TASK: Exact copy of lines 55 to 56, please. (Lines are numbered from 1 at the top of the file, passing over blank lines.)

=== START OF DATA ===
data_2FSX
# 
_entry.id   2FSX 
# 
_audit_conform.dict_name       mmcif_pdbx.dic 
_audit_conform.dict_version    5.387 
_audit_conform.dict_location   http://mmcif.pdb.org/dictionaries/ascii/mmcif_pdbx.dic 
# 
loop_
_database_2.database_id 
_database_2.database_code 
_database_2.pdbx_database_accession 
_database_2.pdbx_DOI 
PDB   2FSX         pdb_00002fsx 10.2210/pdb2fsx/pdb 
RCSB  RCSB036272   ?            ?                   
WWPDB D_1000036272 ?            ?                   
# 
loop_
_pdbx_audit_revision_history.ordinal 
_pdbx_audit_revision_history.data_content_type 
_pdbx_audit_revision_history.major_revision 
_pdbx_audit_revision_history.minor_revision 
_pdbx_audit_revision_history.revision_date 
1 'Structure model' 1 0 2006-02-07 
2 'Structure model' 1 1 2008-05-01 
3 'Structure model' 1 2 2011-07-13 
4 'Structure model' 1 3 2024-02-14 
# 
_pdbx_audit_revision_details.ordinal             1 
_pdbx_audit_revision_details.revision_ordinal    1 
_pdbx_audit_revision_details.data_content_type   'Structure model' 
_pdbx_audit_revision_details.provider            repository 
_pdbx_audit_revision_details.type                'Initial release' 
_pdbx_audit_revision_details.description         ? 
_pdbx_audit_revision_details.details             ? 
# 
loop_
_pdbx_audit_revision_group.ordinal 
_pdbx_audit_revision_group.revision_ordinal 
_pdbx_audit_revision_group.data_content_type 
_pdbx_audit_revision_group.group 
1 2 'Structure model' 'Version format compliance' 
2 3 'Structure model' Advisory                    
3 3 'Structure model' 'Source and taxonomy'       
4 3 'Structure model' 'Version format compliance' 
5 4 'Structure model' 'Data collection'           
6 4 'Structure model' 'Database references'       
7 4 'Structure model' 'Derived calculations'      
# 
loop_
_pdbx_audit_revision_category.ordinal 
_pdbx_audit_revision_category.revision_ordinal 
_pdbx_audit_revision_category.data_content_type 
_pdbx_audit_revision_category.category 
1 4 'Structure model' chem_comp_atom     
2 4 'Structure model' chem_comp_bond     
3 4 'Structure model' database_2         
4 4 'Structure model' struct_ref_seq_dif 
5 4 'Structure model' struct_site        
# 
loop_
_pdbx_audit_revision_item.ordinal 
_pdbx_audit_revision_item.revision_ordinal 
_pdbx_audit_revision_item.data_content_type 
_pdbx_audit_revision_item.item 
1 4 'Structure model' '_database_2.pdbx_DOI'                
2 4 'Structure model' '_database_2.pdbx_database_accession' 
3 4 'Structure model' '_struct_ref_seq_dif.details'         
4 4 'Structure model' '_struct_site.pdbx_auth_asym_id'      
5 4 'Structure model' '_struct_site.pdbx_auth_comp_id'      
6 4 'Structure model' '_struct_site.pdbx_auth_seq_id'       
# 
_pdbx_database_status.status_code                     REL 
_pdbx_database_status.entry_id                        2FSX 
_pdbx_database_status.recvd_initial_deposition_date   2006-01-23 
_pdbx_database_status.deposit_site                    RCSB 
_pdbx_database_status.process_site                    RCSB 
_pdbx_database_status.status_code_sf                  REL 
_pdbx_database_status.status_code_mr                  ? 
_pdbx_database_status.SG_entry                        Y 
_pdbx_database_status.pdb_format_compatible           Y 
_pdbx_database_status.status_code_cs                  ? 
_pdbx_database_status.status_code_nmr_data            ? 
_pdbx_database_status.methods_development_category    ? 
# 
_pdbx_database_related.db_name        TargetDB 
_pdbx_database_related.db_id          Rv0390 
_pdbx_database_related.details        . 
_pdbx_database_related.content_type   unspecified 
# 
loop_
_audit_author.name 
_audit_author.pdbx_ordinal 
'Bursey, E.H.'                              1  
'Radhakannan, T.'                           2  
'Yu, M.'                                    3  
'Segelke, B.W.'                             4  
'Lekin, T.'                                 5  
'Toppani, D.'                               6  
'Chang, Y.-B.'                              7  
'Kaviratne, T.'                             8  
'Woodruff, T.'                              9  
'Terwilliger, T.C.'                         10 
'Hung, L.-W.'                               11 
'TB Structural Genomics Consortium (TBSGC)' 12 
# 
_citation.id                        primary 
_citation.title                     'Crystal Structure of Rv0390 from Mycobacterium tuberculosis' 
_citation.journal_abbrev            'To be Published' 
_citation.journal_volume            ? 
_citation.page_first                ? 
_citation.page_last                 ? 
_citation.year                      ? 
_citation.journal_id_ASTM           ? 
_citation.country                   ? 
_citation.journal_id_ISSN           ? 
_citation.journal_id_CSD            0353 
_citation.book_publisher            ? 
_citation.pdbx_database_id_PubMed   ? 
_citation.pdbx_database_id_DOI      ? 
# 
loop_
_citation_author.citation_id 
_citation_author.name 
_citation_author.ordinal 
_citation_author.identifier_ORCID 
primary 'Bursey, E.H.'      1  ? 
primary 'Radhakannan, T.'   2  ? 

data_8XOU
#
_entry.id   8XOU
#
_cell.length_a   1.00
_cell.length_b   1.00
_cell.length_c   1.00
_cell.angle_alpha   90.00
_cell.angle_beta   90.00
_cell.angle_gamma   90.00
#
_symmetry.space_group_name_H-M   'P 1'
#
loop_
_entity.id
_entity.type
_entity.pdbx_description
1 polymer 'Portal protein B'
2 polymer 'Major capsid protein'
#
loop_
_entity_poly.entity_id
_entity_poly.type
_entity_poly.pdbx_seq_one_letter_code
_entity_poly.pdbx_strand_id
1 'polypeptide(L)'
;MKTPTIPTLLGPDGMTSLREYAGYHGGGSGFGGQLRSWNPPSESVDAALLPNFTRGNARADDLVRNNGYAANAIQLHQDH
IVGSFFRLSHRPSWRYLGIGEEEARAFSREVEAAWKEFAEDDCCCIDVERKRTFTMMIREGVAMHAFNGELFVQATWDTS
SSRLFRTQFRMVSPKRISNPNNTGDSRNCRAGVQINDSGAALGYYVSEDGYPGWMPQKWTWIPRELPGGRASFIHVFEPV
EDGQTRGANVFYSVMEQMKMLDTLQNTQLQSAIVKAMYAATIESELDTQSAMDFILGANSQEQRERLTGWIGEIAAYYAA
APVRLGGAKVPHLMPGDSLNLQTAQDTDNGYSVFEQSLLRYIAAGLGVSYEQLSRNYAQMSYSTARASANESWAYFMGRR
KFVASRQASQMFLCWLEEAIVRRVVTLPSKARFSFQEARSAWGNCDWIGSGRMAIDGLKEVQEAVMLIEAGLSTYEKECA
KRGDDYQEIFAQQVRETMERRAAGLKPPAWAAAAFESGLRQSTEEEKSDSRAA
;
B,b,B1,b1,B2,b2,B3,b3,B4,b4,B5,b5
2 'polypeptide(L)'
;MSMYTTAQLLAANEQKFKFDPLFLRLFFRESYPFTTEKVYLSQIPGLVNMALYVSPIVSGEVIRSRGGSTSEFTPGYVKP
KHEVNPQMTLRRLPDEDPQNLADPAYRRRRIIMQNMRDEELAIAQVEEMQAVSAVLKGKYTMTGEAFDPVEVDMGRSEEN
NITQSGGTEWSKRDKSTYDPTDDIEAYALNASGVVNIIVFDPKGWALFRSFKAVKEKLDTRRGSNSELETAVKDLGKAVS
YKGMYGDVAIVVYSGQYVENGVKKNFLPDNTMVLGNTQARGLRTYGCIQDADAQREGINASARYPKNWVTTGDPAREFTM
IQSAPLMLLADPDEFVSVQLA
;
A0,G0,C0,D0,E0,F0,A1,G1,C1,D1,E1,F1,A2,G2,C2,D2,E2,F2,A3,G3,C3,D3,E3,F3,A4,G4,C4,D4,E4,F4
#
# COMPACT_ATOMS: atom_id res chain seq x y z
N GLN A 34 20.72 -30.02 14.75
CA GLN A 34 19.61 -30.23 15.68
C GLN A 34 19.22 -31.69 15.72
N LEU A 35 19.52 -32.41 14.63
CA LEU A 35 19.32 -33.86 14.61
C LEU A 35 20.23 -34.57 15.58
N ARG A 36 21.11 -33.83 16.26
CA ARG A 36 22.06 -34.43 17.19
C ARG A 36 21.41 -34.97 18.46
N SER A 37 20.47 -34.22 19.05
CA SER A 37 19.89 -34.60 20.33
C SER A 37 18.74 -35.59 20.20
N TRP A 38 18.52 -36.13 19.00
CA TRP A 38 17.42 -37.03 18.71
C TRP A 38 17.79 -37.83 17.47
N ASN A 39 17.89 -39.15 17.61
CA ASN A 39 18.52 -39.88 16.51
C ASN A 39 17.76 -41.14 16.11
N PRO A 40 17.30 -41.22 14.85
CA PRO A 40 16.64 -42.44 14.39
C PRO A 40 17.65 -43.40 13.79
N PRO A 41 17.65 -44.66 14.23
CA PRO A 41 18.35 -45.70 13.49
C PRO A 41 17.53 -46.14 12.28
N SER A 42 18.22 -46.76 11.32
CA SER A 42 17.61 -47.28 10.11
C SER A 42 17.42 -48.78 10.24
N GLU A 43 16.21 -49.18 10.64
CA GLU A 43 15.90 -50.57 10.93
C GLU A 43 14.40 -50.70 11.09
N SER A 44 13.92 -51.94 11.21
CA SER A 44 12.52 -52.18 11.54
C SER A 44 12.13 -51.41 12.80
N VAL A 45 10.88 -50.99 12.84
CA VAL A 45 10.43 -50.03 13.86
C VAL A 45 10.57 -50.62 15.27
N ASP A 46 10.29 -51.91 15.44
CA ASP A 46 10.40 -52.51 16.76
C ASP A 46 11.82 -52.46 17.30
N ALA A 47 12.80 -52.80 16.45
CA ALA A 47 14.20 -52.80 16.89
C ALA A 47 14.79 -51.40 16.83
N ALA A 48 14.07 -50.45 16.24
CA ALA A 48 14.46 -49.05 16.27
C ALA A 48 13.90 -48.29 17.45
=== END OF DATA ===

1 4 'Structure model' chem_comp_atom     
2 4 'Structure model' chem_comp_bond     